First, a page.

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Stock markets continue to crash
By Our Special Correspondent
NEW DELHI, MARCH 9. The preventive measures by the Securities and Exchange Board of India (SEBI) notwithstanding, major stock exchanges in the country continued to crash on Friday, almost a repeat of the ``black Friday'' of March 2.
However, this time, the crisis has been triggered off by a problem at the Kolkota Stock Exchange where four prominent brokers failed to come up with payments early in the day.
By evening, the situation had been somewhat brought under control.
While the Sensex dropped 176 point on March 2, today the drop at the close of the day was 175 points from the previous closing.
In the morning, however, the Sensex plunged by about 235 points in Mumbai, but things improved once information came from Kolkota that the payment crisis was being brought under control.
The crisis was reported to be of the order of Rs. 96 crores, but the exchange authorities, in a swift move, opened the bourse on a closed day (due to Holi) and by evening managed to bring down the shortfall to about Rs. 45 crores. The authorities were confident that the crisis would be over today.
The plunging Sensex saw a reflection in almost all the major bourses, including Delhi, Chennai and Kolkota.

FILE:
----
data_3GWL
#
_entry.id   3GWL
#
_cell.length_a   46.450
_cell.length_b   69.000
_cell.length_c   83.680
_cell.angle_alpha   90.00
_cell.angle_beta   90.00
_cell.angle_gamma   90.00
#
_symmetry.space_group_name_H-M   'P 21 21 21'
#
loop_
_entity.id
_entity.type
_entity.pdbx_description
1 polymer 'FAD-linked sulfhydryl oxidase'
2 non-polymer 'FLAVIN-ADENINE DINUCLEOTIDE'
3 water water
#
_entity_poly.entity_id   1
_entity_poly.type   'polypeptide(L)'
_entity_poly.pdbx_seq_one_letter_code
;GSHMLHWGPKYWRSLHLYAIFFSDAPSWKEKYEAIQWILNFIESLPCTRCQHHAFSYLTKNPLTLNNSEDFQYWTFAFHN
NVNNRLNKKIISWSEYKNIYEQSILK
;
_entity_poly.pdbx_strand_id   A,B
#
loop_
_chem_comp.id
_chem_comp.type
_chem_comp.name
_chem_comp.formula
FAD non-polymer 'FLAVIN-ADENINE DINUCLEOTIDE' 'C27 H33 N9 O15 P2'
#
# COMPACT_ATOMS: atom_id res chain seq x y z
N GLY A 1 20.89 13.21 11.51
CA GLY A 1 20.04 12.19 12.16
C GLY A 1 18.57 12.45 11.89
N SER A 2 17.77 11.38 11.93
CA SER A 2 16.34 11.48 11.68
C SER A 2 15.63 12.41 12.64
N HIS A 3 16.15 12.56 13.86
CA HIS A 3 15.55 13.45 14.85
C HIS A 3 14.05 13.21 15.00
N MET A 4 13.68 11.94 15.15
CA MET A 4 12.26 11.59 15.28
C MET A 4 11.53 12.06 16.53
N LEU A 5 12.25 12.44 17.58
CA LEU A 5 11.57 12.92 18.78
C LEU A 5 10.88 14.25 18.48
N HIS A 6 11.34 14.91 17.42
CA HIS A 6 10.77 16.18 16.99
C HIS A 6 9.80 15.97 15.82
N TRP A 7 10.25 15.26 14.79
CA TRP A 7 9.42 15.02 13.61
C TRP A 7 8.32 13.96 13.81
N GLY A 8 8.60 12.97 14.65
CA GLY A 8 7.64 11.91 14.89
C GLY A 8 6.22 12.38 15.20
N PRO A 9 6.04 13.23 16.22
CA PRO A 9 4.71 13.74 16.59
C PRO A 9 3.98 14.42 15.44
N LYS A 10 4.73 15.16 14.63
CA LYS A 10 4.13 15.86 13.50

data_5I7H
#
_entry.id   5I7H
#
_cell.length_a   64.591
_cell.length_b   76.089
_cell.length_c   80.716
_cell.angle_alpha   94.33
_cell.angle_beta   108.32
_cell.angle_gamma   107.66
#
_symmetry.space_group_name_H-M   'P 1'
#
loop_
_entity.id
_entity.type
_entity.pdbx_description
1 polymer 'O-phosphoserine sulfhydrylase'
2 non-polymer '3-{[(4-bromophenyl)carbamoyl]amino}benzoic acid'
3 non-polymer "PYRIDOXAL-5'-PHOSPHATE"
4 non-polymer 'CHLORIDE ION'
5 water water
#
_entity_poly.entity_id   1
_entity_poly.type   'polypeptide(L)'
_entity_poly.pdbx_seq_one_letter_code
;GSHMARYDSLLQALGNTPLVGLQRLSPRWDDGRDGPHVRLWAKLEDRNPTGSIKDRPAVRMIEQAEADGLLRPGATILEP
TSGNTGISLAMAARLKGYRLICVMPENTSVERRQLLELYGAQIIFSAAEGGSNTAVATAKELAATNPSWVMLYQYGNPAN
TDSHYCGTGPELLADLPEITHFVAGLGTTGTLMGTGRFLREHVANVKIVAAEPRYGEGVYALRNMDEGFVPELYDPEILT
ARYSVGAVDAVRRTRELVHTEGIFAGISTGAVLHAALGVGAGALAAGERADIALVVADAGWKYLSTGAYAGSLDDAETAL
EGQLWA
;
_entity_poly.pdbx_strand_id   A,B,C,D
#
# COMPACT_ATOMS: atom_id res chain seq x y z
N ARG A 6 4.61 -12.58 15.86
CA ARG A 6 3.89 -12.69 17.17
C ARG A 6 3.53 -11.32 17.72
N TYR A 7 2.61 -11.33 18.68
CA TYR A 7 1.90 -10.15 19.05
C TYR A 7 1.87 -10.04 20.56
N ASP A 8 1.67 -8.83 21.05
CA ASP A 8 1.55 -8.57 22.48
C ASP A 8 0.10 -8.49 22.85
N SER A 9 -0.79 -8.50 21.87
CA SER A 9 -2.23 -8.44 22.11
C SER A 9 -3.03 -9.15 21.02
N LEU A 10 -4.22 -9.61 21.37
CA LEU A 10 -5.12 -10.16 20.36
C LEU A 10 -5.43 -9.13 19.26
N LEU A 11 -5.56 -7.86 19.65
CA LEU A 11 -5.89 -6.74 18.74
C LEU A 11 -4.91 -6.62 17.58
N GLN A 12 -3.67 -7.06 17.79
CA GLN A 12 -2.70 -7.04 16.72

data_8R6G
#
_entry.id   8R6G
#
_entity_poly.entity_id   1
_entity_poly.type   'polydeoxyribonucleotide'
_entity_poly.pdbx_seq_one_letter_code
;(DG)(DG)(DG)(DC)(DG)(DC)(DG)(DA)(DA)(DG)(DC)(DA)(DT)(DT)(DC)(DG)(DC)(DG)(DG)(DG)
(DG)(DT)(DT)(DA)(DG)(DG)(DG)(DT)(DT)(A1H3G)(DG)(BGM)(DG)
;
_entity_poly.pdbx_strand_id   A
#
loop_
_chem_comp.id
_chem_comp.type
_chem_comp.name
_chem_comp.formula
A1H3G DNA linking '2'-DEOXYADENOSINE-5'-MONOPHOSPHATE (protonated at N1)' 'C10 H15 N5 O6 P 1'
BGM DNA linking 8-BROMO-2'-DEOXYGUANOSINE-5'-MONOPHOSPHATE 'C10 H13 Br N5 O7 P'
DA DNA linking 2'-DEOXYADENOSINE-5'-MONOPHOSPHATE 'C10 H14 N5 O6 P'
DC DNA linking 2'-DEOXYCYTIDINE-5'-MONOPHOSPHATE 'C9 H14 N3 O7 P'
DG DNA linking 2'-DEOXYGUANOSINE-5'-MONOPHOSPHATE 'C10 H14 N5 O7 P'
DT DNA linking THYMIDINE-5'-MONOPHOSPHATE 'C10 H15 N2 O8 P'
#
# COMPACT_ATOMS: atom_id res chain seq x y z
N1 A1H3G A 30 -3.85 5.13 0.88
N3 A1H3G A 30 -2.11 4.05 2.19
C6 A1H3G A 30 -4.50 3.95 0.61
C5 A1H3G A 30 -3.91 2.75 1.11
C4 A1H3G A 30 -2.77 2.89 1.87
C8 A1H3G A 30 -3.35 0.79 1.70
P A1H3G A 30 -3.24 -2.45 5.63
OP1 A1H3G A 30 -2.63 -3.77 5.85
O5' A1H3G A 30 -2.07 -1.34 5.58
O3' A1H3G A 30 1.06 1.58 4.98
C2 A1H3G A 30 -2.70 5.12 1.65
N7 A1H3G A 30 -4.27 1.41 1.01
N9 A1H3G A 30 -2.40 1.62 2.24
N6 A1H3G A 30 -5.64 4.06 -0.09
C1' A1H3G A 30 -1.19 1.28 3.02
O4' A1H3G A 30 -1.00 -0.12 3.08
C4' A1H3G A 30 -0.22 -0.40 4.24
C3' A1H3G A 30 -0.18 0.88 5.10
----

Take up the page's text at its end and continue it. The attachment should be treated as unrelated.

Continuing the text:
Even foreign institutional investors retreated in the face of the falling market, triggered by the crisis.
-- Martin Thompson (firstname.lastname@example.org), March 10, 2001
Calcutta payment crisis triggers crash on BSE
MUMBAI, MARCH 9. The `black Friday' scene was enacted again amidst apprehensions of payment crisis triggering a virtual collapse in share values on the Bombay Stock Exchange today on a fresh wave of selling.
As a result, the BSE sensitive index which opened weak at 3986.82 later plunged to the intra-day low of 3821.59 on relentless selling before eventually ending at 3881.96 against yesterday's close of 4056.94, a whopping fall of 174.98 points. Reports of payment default on the Calcutta Stock Exchange made operators and speculators in Mumbai so much jittery that they rushed frantically to wind up their long outstanding positions.
No payment crisis: Mehta MUMBAI, MARCH 9. The Securities and Exchange Board of India Chairman, Mr. D. R. Mehta, today asserted that there `is no payment crisis' at the Calcutta Stock Exchange (CSE).
``The liabilities at the CSE are manageable and the settlement will be smooth and the outstandings of Rs. 47.50 crores will be cleared by this evening,'' Mr. Mehta told newspersons when asked about the payment crisis there which triggered the crash in share values at the major bourses.
-- Martin Thompson (email@example.com), March 10, 2001.